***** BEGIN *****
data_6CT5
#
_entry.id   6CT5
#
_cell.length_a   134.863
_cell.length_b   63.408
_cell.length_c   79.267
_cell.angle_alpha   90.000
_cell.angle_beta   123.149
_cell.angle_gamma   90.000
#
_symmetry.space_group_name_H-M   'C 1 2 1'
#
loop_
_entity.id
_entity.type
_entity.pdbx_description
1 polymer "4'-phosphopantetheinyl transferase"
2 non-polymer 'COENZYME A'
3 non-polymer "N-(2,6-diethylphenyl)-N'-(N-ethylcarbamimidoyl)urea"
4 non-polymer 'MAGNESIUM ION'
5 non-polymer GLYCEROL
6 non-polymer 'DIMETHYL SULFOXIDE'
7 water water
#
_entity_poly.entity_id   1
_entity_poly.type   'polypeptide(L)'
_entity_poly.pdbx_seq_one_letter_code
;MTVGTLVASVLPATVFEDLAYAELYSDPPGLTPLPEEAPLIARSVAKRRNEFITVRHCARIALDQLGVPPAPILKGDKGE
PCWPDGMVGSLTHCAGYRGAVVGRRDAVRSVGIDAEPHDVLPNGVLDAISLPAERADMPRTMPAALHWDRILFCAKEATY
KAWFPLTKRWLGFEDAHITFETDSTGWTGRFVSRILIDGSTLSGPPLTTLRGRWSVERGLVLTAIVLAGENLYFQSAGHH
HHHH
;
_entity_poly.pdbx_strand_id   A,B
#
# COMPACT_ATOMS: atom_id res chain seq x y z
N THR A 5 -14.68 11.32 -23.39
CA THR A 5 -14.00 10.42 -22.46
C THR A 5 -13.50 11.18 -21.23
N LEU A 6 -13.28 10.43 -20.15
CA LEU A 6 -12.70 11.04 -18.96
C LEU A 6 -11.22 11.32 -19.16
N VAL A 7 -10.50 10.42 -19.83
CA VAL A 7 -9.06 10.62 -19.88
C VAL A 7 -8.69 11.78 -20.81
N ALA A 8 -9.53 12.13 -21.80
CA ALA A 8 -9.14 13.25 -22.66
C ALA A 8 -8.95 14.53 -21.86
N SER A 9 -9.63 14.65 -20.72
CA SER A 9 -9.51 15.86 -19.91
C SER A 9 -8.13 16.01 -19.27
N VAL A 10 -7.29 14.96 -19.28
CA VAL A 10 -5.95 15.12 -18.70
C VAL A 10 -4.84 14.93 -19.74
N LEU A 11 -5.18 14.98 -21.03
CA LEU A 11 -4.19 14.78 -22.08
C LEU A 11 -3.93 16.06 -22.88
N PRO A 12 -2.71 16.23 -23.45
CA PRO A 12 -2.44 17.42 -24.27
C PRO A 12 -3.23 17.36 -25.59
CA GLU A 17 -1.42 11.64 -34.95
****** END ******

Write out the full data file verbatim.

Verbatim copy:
data_6CT5
#
_entry.id   6CT5
#
_cell.length_a   134.863
_cell.length_b   63.408
_cell.length_c   79.267
_cell.angle_alpha   90.000
_cell.angle_beta   123.149
_cell.angle_gamma   90.000
#
_symmetry.space_group_name_H-M   'C 1 2 1'
#
loop_
_entity.id
_entity.type
_entity.pdbx_description
1 polymer "4'-phosphopantetheinyl transferase"
2 non-polymer 'COENZYME A'
3 non-polymer "N-(2,6-diethylphenyl)-N'-(N-ethylcarbamimidoyl)urea"
4 non-polymer 'MAGNESIUM ION'
5 non-polymer GLYCEROL
6 non-polymer 'DIMETHYL SULFOXIDE'
7 water water
#
_entity_poly.entity_id   1
_entity_poly.type   'polypeptide(L)'
_entity_poly.pdbx_seq_one_letter_code
;MTVGTLVASVLPATVFEDLAYAELYSDPPGLTPLPEEAPLIARSVAKRRNEFITVRHCARIALDQLGVPPAPILKGDKGE
PCWPDGMVGSLTHCAGYRGAVVGRRDAVRSVGIDAEPHDVLPNGVLDAISLPAERADMPRTMPAALHWDRILFCAKEATY
KAWFPLTKRWLGFEDAHITFETDSTGWTGRFVSRILIDGSTLSGPPLTTLRGRWSVERGLVLTAIVLAGENLYFQSAGHH
HHHH
;
_entity_poly.pdbx_strand_id   A,B
#
# COMPACT_ATOMS: atom_id res chain seq x y z
N THR A 5 -14.68 11.32 -23.39
CA THR A 5 -14.00 10.42 -22.46
C THR A 5 -13.50 11.18 -21.23
N LEU A 6 -13.28 10.43 -20.15
CA LEU A 6 -12.70 11.04 -18.96
C LEU A 6 -11.22 11.32 -19.16
N VAL A 7 -10.50 10.42 -19.83
CA VAL A 7 -9.06 10.62 -19.88
C VAL A 7 -8.69 11.78 -20.81
N ALA A 8 -9.53 12.13 -21.80
CA ALA A 8 -9.14 13.25 -22.66
C ALA A 8 -8.95 14.53 -21.86
N SER A 9 -9.63 14.65 -20.72
CA SER A 9 -9.51 15.86 -19.91
C SER A 9 -8.13 16.01 -19.27
N VAL A 10 -7.29 14.96 -19.28
CA VAL A 10 -5.95 15.12 -18.70
C VAL A 10 -4.84 14.93 -19.74
N LEU A 11 -5.18 14.98 -21.03
CA LEU A 11 -4.19 14.78 -22.08
C LEU A 11 -3.93 16.06 -22.88
N PRO A 12 -2.71 16.23 -23.45
CA PRO A 12 -2.44 17.42 -24.27
C PRO A 12 -3.23 17.36 -25.59
CA GLU A 17 -1.42 11.64 -34.95